Christina M. Currie: Costumes equal chaos |

Christina M. Currie: Costumes equal chaos

Christina M. Currie

Halloween originally was a Celtic holiday, celebrating a new year at a time when it was believed the veil between the living and the dead was the thinnest. Whether costumes entered the picture as part of the celebration or, as some believe, to scare off or fit in (so as not to be mistaken for the living and taken away) with the ghosts of the dead still is debated.

The connections between the celebration of old and that of today defy me.

The idea of costume-clad children going door-to-door collecting sweet treats bears little resemblance to the day’s origins. Two thousand years ago, it was a celebration. Now, it’s just chaos. At least, for me it is. And I know I’m not alone among parents who will turn off their porch light tonight and fall to a chair in exhaustion.

It’s a complicated day, and frankly, I wanted to crash into a chair days before the actual holiday.

First, the costumes. Eight-year-old Katie was easy. She came across a costume she loved weeks in advance at the grocery store, and I threw it in the cart, congratulating myself for being so on top of things. For once, I wasn’t going to be the parent sifting through the leftovers, searching for enough costume pieces to make a whole. I can almost laugh now at my naivety – if I had the strength, that is.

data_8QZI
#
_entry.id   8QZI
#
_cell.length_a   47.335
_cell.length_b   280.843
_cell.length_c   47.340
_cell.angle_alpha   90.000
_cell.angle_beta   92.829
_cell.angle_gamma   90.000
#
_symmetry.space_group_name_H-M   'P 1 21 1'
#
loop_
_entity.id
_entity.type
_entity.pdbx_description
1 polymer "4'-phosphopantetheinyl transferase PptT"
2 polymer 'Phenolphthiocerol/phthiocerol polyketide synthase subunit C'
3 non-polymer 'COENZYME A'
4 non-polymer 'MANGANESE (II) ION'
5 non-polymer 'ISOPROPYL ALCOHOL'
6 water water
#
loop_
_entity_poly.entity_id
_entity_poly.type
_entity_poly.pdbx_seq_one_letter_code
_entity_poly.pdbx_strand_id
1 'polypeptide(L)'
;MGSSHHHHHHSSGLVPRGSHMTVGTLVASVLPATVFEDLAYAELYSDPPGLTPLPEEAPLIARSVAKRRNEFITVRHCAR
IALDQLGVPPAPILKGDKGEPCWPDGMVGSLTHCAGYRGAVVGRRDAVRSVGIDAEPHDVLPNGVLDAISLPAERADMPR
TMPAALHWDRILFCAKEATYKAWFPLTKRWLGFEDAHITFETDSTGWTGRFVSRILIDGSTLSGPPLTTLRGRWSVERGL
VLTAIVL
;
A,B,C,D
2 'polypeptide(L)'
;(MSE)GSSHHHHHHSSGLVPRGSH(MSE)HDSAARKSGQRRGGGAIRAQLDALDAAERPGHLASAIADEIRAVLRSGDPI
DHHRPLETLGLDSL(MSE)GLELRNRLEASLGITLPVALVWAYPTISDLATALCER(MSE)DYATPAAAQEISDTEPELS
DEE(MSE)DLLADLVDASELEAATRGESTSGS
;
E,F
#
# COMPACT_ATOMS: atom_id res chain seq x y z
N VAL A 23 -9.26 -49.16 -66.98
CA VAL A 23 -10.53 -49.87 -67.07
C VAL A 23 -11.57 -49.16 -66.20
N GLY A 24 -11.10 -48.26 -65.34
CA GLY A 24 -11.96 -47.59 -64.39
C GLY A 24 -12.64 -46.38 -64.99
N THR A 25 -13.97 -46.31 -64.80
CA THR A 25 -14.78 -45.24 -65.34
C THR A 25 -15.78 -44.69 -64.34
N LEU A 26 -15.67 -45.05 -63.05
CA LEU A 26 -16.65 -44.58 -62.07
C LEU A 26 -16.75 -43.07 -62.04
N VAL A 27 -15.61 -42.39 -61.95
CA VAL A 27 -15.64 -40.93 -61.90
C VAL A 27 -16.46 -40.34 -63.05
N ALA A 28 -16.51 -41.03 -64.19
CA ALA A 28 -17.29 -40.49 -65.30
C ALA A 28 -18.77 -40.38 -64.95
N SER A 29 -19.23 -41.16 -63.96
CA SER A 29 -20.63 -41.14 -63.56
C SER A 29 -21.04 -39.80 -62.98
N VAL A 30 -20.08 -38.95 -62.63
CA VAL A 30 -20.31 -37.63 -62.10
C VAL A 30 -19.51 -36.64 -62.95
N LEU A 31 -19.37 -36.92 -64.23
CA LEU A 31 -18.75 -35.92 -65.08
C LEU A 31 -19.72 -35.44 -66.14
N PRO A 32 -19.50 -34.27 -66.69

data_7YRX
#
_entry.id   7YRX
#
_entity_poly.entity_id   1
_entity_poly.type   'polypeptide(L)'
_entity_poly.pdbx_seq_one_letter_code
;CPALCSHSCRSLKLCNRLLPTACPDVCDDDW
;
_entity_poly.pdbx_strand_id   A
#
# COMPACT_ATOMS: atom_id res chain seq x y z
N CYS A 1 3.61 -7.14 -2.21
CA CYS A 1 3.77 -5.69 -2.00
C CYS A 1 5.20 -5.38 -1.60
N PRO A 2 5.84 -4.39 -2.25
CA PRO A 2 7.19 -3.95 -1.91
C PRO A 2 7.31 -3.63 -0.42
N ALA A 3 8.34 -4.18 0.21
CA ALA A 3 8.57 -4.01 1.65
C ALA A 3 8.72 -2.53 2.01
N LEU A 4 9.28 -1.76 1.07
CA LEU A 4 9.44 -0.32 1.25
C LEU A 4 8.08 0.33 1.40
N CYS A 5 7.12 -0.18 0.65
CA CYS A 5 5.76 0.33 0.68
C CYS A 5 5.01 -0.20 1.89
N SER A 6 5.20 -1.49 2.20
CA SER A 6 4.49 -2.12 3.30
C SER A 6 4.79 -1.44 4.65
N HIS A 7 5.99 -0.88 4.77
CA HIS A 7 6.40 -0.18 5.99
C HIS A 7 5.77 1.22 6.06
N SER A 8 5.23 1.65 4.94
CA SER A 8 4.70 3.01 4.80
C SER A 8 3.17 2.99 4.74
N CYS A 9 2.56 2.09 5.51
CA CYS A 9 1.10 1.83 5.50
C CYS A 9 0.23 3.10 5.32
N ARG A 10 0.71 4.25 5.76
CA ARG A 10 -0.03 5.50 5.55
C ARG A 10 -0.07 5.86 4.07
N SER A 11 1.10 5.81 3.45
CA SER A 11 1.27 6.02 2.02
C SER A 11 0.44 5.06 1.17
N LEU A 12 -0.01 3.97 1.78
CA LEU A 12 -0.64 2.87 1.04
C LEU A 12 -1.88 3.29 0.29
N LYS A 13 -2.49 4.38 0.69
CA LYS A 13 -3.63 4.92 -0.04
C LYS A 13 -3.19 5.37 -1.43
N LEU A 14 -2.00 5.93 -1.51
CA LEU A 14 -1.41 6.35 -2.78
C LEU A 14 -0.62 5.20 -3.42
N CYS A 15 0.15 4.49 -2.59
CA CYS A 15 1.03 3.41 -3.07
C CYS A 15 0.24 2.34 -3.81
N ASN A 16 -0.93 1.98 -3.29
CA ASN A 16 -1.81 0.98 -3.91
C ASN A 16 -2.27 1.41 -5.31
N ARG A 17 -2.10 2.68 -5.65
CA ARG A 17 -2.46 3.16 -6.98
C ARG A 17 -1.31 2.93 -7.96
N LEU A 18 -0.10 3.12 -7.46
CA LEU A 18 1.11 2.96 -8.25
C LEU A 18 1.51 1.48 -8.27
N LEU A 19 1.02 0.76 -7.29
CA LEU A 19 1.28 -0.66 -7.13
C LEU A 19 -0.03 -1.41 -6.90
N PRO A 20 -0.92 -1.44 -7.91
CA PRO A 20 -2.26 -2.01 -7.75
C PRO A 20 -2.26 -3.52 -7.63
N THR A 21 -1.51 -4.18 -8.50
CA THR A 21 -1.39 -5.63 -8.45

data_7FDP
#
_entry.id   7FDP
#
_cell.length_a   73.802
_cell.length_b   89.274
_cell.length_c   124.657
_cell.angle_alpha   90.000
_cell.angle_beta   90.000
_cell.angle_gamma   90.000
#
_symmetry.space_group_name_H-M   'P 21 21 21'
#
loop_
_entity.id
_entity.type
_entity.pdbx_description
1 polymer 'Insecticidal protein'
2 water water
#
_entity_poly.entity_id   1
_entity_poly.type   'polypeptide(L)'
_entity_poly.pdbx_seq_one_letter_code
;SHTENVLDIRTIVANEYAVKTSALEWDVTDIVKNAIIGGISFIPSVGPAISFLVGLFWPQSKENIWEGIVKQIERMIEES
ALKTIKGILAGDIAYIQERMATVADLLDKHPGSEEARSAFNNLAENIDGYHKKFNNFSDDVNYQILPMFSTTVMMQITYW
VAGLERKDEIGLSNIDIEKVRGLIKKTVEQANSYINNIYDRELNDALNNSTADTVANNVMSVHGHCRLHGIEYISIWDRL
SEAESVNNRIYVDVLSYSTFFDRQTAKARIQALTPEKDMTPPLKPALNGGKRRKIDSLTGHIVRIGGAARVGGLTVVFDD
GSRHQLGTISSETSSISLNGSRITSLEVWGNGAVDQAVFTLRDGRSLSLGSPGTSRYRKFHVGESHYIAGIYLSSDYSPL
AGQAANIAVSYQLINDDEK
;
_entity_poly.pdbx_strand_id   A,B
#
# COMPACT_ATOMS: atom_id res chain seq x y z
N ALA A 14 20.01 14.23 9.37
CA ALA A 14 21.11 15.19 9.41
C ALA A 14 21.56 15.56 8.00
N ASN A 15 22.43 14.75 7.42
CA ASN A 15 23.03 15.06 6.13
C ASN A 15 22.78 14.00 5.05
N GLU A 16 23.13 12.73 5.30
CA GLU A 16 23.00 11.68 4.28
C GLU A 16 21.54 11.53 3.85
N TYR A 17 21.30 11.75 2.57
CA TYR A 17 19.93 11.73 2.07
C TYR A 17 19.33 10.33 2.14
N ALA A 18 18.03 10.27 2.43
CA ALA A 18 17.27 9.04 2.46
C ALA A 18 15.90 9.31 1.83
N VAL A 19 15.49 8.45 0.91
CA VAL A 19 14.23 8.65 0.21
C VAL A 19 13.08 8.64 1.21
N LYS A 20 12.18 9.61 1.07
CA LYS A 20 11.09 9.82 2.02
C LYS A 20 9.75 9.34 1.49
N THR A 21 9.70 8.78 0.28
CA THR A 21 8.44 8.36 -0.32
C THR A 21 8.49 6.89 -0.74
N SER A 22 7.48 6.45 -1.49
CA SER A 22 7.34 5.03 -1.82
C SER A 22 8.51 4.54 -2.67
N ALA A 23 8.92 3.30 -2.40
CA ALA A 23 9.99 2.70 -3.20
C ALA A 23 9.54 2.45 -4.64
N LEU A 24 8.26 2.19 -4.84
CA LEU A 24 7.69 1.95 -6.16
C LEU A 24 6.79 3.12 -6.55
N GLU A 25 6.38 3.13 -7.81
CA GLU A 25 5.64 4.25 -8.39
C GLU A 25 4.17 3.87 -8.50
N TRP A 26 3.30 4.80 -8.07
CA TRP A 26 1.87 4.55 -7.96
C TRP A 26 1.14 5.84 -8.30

On dress-up day, Katie couldn’t find the shoes she was going to wear, had lost a piece of her costume, didn’t want to wear part of it because it was uncomfortable and said the hat didn’t match. I hit Kmart and Wal-Mart with mere minutes to go searching for those finishing touches that would make what had become just a dress into a costume.

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Seven-year-old Nikki had decided she wanted to buy a costume, until we went to the rental place. Boy, did her tune change.

Ever the tomboy, we couldn’t leave without the vest, chaps, hat and gun belt (with guns, that was the most important part) that made her an authentic cowgirl.

Except we did. We managed to get home WITHOUT the cowboy hat. And yes, it was the day before the school’s Halloween festivities.

I say the school’s festivities, because they are not on the same day as the actual holiday.

Not only do parents have to deck their children out for Halloween, they have to do it twice?

I wasn’t the only parent flying through the school, toting overflowing plastic bags, trying to get to two classrooms and dress two kids for the same parade at the same time.

In their defense, though, I was the only parent I noticed cutting the tags off anything.

So far, I’m not a fan of the holiday. Especially when I realize that I’m going to have to do this all again tomorrow.

OK, I do admit that I’ve done a fair amount of running around and spending a few dollars on a costume of my own. It is a fun holiday. Really, it is. Kids love to dress up. They love to yell “trick or treat” and, more than anything, they love, love, love all the candy they get.

It’s a little more difficult for parents. Granted, the costumes are adorable, but the expense, the time and the very worst, the candy, doom us to a night of make-up-encrusted kids hopped up on sugar, telling their parents to “stick it up,” while pointing their toy guns. At that point, I’m more than happy to play dead.

After all, isn’t that what the holiday is REALLY about?